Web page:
The index there was up by over 100%, I would say a correction was long overdue and probably necessary.
I believe that the S&P and Nasdaq are both up close to 100% without any major correction.
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Old 07-08-2015, 09:38 PM
 
1,789 posts, read 1,458,279 times
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Quote:
Originally Posted by botticelli View Post
What do you think of this? Just an over-due market correct, or a prelude of something more serious?
Hard to know. China has a lot more control over what can happen to a point. They can roll out some crazy rules crazy fast (as witnessed the past week) but they can't control what the Chinese people think. Right now they are all thinking sell, sell, sell.

There are so many phantom companies and cooked books over there its hard to ever really know what the fundamentals say. Playing fundamentals in China is a fools game.

Besides, like I said right now the movement is running on a death spiral of margin calls and pure psychology. You never know when something is gonna stampede the herd from BTFD to panic selling everything. Likewise you never know how much legs its got once it moves down.

Its gonna be hard to stop the downward thrust until they get outstanding margin reduced some more.
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Old 07-09-2015, 12:25 PM
 
1,379 posts, read 1,821,262 times
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Quote:
Originally Posted by justanokie View Post
I believe that the S&P and Nasdaq are both up close to 100% without any major correction.
Not over one year. The last time the Nasdaq was up by close to 100% over one year was during the dot com bubble.
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Old 07-10-2015, 03:43 PM
 
4,710 posts, read 3,639,604 times
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Here's something for you all to learn a bit about China and how it is still very different from the western model. A great read.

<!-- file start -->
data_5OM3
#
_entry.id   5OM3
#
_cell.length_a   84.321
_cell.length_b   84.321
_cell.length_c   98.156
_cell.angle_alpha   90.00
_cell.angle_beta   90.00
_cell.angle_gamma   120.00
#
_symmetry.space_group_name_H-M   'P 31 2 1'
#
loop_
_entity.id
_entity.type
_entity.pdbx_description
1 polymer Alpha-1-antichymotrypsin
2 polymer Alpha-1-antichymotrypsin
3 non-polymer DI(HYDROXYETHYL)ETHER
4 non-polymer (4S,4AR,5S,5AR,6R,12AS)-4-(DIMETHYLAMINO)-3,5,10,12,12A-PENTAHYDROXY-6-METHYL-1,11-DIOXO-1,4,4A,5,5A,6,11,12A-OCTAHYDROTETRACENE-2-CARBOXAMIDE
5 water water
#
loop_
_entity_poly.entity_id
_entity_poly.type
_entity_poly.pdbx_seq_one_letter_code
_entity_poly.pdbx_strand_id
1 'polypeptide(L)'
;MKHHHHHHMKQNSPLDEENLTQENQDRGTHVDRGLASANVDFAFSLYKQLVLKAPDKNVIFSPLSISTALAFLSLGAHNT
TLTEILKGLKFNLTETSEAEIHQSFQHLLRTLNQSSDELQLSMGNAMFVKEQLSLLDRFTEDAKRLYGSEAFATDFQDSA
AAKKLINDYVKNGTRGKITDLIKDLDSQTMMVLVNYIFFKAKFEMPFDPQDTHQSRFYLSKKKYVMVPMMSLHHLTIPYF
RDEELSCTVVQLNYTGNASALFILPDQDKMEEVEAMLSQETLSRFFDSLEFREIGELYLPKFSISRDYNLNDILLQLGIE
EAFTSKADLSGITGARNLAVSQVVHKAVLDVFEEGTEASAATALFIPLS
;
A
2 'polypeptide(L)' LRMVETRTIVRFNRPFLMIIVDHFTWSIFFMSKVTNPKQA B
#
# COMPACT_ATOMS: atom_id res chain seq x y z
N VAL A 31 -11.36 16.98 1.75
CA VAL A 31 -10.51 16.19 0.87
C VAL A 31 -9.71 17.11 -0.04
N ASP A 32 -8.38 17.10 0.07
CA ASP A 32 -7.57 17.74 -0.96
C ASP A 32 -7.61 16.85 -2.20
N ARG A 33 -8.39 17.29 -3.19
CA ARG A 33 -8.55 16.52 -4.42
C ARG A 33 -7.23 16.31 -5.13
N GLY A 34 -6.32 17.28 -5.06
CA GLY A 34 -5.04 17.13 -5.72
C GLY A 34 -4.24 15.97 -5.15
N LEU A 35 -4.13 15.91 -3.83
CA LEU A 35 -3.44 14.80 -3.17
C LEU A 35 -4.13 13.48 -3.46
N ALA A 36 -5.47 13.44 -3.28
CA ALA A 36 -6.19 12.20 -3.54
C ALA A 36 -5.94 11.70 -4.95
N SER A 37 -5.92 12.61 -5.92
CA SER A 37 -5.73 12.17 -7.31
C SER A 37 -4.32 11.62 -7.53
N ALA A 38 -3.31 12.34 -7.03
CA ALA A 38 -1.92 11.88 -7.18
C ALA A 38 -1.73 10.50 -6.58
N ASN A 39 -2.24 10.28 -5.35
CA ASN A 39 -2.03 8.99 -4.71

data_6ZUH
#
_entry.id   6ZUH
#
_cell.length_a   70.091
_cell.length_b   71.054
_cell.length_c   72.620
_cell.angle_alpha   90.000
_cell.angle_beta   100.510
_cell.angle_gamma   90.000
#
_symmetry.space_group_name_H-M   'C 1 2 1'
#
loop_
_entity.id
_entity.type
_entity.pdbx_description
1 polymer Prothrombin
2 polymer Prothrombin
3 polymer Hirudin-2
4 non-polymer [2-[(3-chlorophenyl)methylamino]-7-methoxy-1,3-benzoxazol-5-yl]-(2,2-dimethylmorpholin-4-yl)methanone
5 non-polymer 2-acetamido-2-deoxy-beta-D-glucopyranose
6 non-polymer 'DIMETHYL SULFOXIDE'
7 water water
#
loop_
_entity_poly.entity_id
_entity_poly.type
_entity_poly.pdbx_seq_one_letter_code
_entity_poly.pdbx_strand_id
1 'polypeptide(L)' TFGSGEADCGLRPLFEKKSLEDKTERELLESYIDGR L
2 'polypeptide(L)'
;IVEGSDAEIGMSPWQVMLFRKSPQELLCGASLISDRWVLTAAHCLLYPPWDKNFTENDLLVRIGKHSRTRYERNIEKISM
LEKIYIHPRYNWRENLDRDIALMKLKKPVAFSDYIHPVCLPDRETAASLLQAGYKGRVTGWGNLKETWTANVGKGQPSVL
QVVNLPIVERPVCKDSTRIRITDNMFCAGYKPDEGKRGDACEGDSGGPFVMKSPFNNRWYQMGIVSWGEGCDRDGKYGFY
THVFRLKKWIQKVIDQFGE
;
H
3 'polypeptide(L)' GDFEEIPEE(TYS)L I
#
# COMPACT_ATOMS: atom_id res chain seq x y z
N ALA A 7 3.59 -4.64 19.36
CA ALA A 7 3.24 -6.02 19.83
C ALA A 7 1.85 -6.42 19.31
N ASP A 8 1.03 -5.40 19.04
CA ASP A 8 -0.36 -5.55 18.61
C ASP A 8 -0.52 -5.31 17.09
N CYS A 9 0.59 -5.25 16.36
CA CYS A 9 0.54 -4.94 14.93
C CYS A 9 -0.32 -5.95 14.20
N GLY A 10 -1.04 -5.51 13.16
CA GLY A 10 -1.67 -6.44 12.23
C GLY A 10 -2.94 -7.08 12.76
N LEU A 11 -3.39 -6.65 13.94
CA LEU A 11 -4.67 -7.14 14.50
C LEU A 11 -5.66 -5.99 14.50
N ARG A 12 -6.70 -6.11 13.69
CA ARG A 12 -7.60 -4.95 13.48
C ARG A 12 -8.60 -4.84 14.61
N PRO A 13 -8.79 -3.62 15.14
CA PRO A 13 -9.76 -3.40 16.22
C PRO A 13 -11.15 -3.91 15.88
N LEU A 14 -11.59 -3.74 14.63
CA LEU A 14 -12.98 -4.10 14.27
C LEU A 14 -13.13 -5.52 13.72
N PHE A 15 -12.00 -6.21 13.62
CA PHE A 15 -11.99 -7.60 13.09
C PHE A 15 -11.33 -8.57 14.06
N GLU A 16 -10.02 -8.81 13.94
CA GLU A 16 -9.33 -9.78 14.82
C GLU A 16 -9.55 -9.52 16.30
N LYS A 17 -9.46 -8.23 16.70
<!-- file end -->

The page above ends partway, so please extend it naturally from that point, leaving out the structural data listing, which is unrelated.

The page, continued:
China stock meltdown: Why its actual economy will be just fine.
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Old 07-11-2015, 07:18 AM
 
9 posts, read 6,338 times
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What happened in the US a few times before and in Greece will not happen in China in the near future. Chinese government controls the economy and financial markets with a more visible hand, and the government have the most money after the US. They can do a lot of things with big amount of renminbi and foreign reserve they have.
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Old 07-11-2015, 07:27 AM
 
4,710 posts, read 3,639,604 times
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Quote:
Originally Posted by probcazaonlav View Post
What happened in the US a few times before and in Greece will not happen in China in the near future. Chinese government controls the economy and financial markets with a more visible hand, and the government have the most money after the US. They can do a lot of things with big amount of renminbi and foreign reserve they have.
Correct. I may despise the Chinese for being barbaric and eat dogs like a bunch of uncouth peasants, but I would never bet against the Chinese government or the Chinese economy, which is still very much under its control. The leaders of China are very smart, and they have to, given the huge pool of still very uneducated and ignorant unwashed masses they have to govern and shepard. It's been this way for centuries.
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Old 07-11-2015, 07:34 AM
 
9 posts, read 6,338 times
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It is much better than it used to be, where bad economic policies lead to famine and uprisings.

But as in the western world, it is now the rich people who are benefiting the most, with the poorer not so much, many still making less than 15 ,10 or even 5USD per working day.
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Old 07-14-2015, 04:04 AM
 
931 posts, read 616,850 times
Reputation: 1488
It just rebound actually.
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Old 07-14-2015, 04:22 AM
 
Location: Singapore
653 posts, read 543,388 times
Reputation: 289
i don't think it is that big of a deal; I do not believe that the stock market in Shenzhen and Shanghai are an actual reflection of the actual economic conditions of China.